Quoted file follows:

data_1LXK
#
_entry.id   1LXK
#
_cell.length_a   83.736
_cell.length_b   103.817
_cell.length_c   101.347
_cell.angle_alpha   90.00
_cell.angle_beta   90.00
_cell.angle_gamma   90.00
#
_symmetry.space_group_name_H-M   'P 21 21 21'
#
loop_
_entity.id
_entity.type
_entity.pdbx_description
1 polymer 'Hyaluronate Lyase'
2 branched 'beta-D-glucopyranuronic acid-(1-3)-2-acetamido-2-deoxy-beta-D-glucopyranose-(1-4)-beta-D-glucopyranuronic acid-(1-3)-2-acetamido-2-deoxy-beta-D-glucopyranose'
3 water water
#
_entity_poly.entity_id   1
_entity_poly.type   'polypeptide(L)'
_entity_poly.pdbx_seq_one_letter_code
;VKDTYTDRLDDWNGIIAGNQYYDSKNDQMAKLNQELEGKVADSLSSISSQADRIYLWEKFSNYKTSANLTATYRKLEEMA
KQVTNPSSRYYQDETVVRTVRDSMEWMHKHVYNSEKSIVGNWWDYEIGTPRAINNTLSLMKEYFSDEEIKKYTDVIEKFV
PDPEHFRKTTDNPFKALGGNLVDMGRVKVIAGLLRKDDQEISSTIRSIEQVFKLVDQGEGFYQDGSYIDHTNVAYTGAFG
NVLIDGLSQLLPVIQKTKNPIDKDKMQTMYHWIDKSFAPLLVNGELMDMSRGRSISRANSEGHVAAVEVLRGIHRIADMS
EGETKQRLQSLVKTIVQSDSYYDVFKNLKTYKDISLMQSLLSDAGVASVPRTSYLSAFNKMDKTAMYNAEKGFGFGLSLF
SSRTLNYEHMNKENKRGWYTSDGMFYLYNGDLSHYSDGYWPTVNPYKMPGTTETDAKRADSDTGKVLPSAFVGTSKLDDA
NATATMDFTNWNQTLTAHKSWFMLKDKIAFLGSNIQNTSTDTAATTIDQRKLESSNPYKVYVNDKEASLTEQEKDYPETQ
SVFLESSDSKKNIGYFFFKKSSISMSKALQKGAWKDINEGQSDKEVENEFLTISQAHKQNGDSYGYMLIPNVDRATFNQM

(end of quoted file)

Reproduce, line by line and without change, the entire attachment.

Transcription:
data_1LXK
#
_entry.id   1LXK
#
_cell.length_a   83.736
_cell.length_b   103.817
_cell.length_c   101.347
_cell.angle_alpha   90.00
_cell.angle_beta   90.00
_cell.angle_gamma   90.00
#
_symmetry.space_group_name_H-M   'P 21 21 21'
#
loop_
_entity.id
_entity.type
_entity.pdbx_description
1 polymer 'Hyaluronate Lyase'
2 branched 'beta-D-glucopyranuronic acid-(1-3)-2-acetamido-2-deoxy-beta-D-glucopyranose-(1-4)-beta-D-glucopyranuronic acid-(1-3)-2-acetamido-2-deoxy-beta-D-glucopyranose'
3 water water
#
_entity_poly.entity_id   1
_entity_poly.type   'polypeptide(L)'
_entity_poly.pdbx_seq_one_letter_code
;VKDTYTDRLDDWNGIIAGNQYYDSKNDQMAKLNQELEGKVADSLSSISSQADRIYLWEKFSNYKTSANLTATYRKLEEMA
KQVTNPSSRYYQDETVVRTVRDSMEWMHKHVYNSEKSIVGNWWDYEIGTPRAINNTLSLMKEYFSDEEIKKYTDVIEKFV
PDPEHFRKTTDNPFKALGGNLVDMGRVKVIAGLLRKDDQEISSTIRSIEQVFKLVDQGEGFYQDGSYIDHTNVAYTGAFG
NVLIDGLSQLLPVIQKTKNPIDKDKMQTMYHWIDKSFAPLLVNGELMDMSRGRSISRANSEGHVAAVEVLRGIHRIADMS
EGETKQRLQSLVKTIVQSDSYYDVFKNLKTYKDISLMQSLLSDAGVASVPRTSYLSAFNKMDKTAMYNAEKGFGFGLSLF
SSRTLNYEHMNKENKRGWYTSDGMFYLYNGDLSHYSDGYWPTVNPYKMPGTTETDAKRADSDTGKVLPSAFVGTSKLDDA
NATATMDFTNWNQTLTAHKSWFMLKDKIAFLGSNIQNTSTDTAATTIDQRKLESSNPYKVYVNDKEASLTEQEKDYPETQ
SVFLESSDSKKNIGYFFFKKSSISMSKALQKGAWKDINEGQSDKEVENEFLTISQAHKQNGDSYGYMLIPNVDRATFNQM